SAO PAULO (Reuters) - Former Brazilian President Luiz Inacio Lula da Silva leads in the first presidential poll published since an appeals court upheld his conviction on corruption charges, a decision which is likely to knock him out of contention for the October election.
The Datafolha survey published on Wednesday in the Folha de S.Paulo newspaper shows that if Lula cannot run, right-wing candidate Jair Bolsonaro would take the lead and make it to the second round.
The poll showed that Bolsonaro would lose badly in a second-round vote to environmentalist and two-time presidential hopeful Marina Silva, and be in a second-round dead heat with likely center-right candidate Geraldo Alckmin, the governor of Sao Paulo state.
If Lula is not allowed to run by the courts, a record 32 percent of Brazilians polled by Datafolha said they would vote for no one in the presidential race.
Showing widespread contempt for a political class engulfed by kickback scandals since 2014, while Lula leads in the polls, he also has by far the highest rejection rate among voters, at 40 percent.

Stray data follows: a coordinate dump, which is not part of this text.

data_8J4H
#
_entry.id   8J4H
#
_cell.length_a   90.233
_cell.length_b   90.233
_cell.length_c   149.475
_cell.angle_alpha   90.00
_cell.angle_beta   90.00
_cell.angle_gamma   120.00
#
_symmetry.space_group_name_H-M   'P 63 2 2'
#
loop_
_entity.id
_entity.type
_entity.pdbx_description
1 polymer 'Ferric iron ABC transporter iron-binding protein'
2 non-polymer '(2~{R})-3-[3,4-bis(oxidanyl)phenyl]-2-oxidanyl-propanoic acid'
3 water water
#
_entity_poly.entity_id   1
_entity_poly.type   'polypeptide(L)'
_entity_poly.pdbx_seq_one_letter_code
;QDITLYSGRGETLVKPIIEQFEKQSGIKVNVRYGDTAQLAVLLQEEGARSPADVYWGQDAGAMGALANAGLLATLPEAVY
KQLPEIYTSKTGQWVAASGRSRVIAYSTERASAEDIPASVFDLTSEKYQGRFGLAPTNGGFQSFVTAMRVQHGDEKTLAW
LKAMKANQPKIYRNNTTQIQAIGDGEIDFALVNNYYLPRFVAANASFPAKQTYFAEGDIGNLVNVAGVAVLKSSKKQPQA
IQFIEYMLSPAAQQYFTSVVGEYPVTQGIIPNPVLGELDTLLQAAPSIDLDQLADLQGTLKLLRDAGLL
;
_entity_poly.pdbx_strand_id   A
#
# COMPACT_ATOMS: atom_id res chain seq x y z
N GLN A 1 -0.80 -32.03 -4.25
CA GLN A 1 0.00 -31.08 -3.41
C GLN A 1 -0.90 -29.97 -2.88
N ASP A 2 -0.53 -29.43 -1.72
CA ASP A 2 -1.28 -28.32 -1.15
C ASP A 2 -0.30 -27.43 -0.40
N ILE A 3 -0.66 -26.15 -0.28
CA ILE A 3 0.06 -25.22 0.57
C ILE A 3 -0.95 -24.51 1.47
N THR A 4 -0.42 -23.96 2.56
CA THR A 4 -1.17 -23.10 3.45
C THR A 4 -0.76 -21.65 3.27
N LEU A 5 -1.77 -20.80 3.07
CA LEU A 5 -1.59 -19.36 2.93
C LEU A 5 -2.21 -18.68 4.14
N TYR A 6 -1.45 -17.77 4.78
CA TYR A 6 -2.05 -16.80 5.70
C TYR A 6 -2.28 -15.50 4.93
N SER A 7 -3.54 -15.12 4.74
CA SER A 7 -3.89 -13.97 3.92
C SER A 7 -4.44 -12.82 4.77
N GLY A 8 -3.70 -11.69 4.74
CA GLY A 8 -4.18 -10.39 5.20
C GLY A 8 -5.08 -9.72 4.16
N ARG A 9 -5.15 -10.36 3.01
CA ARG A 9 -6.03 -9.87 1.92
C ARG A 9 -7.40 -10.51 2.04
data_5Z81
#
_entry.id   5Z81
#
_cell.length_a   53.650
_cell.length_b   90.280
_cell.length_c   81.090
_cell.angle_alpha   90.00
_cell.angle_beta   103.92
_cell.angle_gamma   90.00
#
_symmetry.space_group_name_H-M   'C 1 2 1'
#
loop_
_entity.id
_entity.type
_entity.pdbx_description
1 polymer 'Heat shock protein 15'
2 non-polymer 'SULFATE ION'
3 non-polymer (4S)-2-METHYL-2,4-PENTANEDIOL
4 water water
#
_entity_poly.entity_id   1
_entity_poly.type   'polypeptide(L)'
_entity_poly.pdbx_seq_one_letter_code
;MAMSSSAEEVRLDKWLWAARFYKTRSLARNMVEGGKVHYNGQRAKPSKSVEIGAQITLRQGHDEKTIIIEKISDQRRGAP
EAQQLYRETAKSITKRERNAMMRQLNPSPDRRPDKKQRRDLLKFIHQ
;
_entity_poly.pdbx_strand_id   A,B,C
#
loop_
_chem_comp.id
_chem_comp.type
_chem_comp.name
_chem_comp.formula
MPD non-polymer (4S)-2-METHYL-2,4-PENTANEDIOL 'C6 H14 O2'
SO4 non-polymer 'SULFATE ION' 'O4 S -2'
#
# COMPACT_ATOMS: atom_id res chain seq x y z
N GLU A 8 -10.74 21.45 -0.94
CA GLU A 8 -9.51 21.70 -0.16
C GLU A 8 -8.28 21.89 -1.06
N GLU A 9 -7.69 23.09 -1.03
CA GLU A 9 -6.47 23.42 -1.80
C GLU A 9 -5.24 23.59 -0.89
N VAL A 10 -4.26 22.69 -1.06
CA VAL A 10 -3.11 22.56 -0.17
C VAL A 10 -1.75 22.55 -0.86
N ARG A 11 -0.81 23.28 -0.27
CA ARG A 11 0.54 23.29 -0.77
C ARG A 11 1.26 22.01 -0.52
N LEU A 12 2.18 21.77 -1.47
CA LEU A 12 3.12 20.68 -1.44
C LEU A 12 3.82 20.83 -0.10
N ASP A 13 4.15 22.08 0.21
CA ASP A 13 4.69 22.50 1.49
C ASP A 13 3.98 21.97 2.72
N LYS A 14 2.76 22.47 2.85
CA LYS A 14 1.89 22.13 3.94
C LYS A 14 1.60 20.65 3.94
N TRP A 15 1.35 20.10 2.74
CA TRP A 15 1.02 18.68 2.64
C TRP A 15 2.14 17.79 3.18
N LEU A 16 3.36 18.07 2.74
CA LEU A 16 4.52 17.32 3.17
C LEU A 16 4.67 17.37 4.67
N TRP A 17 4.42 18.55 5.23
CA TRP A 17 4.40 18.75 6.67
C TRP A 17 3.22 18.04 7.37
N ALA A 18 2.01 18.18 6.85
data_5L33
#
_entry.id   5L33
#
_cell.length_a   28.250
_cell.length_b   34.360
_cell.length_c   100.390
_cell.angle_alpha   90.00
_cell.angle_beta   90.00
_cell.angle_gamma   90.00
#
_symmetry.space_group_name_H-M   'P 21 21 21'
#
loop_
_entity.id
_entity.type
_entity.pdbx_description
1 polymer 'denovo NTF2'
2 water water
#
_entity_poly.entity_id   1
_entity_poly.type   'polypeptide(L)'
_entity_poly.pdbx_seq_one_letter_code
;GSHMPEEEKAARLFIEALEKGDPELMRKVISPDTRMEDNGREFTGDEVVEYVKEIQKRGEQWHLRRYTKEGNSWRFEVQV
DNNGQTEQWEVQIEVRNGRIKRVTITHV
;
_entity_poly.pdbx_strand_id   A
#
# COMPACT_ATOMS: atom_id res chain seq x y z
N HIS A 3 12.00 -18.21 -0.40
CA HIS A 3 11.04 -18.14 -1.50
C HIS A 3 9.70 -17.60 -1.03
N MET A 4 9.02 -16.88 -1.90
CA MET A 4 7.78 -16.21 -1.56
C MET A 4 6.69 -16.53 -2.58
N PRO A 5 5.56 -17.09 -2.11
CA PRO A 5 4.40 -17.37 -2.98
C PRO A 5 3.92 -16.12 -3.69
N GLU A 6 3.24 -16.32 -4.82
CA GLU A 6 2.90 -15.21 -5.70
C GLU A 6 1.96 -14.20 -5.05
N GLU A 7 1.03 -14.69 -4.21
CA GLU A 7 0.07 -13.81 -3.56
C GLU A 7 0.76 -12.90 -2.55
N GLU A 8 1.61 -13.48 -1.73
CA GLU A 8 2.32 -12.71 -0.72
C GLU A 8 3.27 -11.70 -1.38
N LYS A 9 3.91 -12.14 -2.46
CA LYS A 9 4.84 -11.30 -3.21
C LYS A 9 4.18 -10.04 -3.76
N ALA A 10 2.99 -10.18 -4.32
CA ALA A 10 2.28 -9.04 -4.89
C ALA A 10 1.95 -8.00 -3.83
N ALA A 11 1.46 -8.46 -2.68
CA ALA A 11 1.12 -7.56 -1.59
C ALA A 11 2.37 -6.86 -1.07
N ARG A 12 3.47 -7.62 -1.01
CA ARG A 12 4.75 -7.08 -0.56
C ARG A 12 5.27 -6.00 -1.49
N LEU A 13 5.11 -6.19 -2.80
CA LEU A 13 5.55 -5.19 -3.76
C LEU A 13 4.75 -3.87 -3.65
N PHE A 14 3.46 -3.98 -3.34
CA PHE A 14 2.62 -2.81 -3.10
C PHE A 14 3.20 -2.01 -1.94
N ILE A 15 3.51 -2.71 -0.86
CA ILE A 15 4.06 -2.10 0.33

The survey showed that Lula, as the former president is known, would receive 34 percent of the first-round vote if he can run, compared with 16 percent for right-wing candidate Jair Bolsonaro and 8 percent for Marina Silva.
The poll also indicated that Lula would beat all other likely candidates in a second-round runoff race, required if no single candidate wins a majority of the vote in the first round.
If Lula does not run, Bolsonaro would get 18 percent of first-round vote while Marina Silva would get 13 percent and Gomes 10 percent. TV presenter Luciano Huck and Alckmin would each get 8 percent of the votes without Lula.
The Datafolha interviews were conducted on Jan. 29-30, a few days after three appellate court judges voted to uphold Lula's convictions on taking bribes and money laundering.
Lula, Brazil's first working-class leader, held office from 2003 to 2010. He remains free pending future appeals.
Datafolha interviewed 2,826 people across Brazil. The margin of error is two percentage points.
(Reporting by Ana Mano and Brad Brooks; Editing by Angus MacSwan)